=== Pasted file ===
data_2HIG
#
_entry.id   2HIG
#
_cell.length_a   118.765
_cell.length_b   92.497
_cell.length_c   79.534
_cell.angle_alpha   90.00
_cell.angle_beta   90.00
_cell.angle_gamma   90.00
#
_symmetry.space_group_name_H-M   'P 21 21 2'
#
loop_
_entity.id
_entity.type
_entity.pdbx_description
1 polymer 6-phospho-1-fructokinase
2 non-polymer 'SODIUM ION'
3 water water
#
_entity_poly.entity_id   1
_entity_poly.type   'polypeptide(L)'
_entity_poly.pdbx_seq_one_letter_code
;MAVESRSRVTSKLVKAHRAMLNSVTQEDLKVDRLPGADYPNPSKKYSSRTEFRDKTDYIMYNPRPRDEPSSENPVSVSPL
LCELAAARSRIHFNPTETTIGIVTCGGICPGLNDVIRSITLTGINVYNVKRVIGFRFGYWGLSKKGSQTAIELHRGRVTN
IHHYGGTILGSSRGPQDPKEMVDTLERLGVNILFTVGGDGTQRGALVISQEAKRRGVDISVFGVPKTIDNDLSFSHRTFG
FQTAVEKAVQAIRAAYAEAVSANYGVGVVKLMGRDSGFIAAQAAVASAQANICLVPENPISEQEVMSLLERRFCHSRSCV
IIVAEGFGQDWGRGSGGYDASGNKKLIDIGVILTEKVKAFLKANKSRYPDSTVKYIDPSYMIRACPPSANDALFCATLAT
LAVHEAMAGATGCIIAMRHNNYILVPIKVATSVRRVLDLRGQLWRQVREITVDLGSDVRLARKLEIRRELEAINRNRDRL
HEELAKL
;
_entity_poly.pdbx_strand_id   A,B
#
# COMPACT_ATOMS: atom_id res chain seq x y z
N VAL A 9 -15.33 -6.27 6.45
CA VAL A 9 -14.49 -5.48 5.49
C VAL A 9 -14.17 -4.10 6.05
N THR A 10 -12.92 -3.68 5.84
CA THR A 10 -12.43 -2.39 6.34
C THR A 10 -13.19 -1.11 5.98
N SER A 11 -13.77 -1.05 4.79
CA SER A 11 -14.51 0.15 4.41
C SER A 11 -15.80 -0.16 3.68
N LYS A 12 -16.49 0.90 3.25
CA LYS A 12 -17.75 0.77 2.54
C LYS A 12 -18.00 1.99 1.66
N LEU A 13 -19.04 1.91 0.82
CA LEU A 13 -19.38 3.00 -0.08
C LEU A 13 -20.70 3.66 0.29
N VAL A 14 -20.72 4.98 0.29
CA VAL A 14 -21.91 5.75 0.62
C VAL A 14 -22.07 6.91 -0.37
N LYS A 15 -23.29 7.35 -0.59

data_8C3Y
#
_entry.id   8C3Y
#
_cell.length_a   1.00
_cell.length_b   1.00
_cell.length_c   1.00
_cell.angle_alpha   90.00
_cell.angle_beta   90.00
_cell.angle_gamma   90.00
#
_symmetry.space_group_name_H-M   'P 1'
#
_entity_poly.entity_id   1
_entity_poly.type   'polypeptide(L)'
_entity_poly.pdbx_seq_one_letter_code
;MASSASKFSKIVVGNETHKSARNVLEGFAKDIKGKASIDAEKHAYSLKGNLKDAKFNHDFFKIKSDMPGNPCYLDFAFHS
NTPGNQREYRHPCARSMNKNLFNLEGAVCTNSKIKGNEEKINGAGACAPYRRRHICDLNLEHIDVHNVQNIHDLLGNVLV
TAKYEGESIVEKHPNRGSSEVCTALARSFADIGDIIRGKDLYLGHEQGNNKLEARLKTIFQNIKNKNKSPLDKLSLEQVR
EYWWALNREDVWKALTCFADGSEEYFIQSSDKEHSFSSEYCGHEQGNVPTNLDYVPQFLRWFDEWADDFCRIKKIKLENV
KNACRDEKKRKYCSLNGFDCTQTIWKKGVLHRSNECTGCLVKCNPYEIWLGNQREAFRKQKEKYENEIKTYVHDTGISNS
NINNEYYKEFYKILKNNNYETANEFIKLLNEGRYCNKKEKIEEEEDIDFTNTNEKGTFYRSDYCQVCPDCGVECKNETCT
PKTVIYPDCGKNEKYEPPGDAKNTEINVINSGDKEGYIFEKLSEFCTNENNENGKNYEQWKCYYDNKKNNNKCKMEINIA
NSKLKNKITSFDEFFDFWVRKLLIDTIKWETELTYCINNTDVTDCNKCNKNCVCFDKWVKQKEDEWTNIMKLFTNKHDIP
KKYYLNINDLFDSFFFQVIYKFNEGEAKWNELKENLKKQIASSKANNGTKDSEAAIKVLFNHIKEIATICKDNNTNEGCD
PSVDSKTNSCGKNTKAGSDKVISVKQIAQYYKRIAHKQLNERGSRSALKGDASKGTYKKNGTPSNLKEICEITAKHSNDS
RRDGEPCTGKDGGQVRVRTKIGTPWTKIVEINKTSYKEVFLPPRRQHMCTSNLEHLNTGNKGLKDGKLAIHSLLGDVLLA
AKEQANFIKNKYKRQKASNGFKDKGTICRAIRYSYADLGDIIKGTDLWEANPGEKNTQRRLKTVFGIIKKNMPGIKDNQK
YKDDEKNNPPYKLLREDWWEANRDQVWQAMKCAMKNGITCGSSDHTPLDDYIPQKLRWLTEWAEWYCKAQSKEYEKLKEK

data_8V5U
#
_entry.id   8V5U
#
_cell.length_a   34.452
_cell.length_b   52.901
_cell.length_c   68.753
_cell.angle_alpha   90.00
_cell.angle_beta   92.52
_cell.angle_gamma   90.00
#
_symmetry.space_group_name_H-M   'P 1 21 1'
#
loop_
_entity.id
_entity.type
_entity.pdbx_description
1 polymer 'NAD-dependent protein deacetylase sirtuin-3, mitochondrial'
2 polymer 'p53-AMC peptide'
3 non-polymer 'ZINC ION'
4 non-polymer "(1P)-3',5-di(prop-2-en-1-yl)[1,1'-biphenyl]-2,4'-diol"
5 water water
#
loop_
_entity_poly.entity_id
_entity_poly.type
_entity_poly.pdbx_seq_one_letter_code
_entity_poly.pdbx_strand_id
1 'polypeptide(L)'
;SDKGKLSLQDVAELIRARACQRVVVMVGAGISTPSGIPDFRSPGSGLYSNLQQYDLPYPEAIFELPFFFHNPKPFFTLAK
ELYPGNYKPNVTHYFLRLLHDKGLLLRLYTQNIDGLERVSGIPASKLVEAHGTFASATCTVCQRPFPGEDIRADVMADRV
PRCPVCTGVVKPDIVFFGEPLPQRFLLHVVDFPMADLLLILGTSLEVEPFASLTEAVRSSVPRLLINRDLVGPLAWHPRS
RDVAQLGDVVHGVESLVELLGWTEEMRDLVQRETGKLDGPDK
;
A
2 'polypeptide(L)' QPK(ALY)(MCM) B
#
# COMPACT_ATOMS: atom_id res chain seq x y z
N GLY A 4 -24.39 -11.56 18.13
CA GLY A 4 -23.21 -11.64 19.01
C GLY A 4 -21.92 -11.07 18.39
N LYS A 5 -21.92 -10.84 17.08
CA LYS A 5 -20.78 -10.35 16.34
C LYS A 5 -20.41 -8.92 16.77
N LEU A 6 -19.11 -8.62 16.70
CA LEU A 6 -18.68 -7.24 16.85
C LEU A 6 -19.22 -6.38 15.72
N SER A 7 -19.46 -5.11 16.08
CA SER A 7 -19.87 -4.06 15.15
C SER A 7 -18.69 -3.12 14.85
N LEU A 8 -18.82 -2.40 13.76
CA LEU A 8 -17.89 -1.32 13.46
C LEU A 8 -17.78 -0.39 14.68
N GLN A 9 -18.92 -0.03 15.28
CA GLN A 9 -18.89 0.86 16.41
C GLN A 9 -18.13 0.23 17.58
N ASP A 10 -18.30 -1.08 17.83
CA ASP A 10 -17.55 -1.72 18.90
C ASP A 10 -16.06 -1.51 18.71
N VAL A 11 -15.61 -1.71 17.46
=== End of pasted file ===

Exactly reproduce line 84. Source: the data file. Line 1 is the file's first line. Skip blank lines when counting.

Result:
data_8V5U